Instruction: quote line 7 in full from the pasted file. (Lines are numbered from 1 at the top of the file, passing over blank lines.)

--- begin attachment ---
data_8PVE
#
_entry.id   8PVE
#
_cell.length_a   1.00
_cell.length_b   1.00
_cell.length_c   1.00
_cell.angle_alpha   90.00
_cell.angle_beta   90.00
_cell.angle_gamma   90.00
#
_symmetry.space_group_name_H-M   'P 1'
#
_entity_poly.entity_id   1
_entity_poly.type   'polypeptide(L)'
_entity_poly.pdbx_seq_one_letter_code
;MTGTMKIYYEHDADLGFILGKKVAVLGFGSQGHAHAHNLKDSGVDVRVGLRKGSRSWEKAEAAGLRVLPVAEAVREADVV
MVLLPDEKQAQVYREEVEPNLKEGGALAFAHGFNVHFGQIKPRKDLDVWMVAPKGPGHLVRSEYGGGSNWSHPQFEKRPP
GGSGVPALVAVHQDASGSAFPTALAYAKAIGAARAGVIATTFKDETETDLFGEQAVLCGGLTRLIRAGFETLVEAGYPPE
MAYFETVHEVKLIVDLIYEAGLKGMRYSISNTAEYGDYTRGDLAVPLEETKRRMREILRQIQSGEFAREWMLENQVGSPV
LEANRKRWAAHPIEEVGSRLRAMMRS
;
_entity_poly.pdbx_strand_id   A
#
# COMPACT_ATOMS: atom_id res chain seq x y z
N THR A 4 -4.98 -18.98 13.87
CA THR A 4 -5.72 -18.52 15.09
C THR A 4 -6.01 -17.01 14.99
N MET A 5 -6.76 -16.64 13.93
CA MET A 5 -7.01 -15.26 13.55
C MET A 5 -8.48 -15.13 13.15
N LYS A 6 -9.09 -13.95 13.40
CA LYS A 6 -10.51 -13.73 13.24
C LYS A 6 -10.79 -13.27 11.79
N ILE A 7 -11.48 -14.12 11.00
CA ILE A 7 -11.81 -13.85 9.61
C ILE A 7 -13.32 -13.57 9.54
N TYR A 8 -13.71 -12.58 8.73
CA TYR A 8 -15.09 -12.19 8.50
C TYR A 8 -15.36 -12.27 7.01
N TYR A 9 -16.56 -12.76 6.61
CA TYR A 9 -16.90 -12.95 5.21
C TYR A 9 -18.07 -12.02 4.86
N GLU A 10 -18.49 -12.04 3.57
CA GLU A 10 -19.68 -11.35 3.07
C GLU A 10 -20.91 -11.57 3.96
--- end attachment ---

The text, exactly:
_cell.length_c   1.00